June 14, 2015 by Rob Gardiner
Andrew’s love for melodrama is respectfully confined to his writing. So when he pulled up alongside me, sitting in the backseat of a 4×4, I knew that all was not well. For several days prior to our arrival in Uis, he had been nursing a swollen kneecap, struggling with the discomfort it caused. In spite of a day of rest, it had become even worse as we bounced our way down a corrugated desert road towards the Atlantic Ocean. Finally succumbing to the inevitable, he had flagged down a passing car and hitched the remaining distance; a welcome escape after 115 kilometres battling pain, wind, sand, corrugations and desperately uninspiring scenery.
With several days of rest the only prescribed cure for Andrew’s crumbling joint, we were beginning to resign ourselves to enduring the limited attractions of the concrete-clad, sandswept community of Henties Bay. Without the Russian music videos that had been our entertainment staple when trapped in the Uzbek town of Nukus, we were at a loss for how to spend our time.
Fortunately, our limited imaginations and the town’s helpful tourist information centre conspired to provide a solution. And so within 24 hours we were loading our kit into the back of a freshly hired Toyota Hilux, ready to explore the the Skeleton Coast and Damaraland in a (relatively) knee friendly fashion.
Dropping our bikes off in Uis, we soon began to explore the web of gravel roads and 4×4 tracks that litter the harsh terrain at the foot of Mount Brandberg. Making our way past the rather glamorously named Messum Crater, we wound our way back towards the coast. En route, one of the easier tracks turned out be the perfect stretch for my first driving lesson. Three-point turns and the correct use of mirrors were somewhat neglected, but I managed to master slowing down before chassis-shattering dips and maintaining speed over bone-jarring corrugations.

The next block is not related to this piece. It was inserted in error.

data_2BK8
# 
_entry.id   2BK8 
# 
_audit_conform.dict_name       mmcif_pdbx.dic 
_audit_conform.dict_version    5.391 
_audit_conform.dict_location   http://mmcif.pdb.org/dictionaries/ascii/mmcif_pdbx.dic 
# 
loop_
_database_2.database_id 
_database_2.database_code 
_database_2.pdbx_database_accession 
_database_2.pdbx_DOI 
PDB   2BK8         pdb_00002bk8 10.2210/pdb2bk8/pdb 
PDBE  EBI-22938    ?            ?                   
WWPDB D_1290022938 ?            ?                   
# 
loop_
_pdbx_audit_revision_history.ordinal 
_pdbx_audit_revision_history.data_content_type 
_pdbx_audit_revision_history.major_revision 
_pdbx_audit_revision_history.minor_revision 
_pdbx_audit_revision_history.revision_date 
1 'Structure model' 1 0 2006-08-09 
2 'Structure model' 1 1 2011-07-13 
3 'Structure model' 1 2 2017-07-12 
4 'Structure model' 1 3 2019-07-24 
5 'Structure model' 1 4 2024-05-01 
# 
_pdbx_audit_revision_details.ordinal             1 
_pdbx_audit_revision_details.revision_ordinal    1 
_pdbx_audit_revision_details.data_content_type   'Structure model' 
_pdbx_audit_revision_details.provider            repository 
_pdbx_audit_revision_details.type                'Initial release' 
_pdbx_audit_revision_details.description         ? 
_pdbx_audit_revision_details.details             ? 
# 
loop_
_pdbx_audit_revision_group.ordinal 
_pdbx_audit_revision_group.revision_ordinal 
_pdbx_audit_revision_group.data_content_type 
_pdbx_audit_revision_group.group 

Following a brief stop at the fur seal colony of Cape Cross – identifiable by its stomach-churning aroma, we sped north into the Skeleton Coast Park. This protected area is as far north as tourists can travel unaccompanied and the desperately barren landscape quickly justified the rather melodramatic name.
After a night camped overlooking the red hills of Damaraland, we began to explore the area north of the Ugab River, hoping to spot both elephants and lions. Although we were rewarded with several giraffe and ostrich sightings, we struggled to hunt down either of these more elusive animals. But fortunately our route provided its own form of entertainment.
Uttering the directions, “Go around the cows and towards the chicken”, I felt that these were inauspicious beginnings for a road that was supposedly maintained and clearly assigned a number on our Namibian map. What followed was little more than a glorified footpath, barely wide enough for a vehicle and littered with obstacles. Dropping precipitously into dry riverbeds then clawing its way out over bare rock, our trusty four-wheeled steed suddenly earned new-found respect in our eyes. The next 18 kilometres took over an hour – with some hairy moments thrown in – but we emerged on the other side intact and relieved.
The next day, our wildlife-spotting luck changed and, as we cut across a short stretch of 4×4 track, a majestic desert elephant ambled into our sight. Shadowing it from a distance, we followed as the elephant slowly made its way up the track in front of us. Eventually, the juicy leaves of a nearby tree proved too tempting and we were allowed to pass; the elephant veered right and began to graze, using its nimble trunk to reach the highest branches.
Soon we were yet again bouncing along rock-strewn tracks, as we headed back towards Uis. Cutting through the jagged landscape of the Ugab River Valley, we kept our eyes peeled for lions or rhinos, but to no avail. Eventually, the oasis atmosphere of Uis drew close and we parted company with our trusty four-wheeled friend. Cycling begins afresh tomorrow; turning our backs on the frigid Atlantic we are now heading northeast, towards the tropical waters of the Indian Ocean.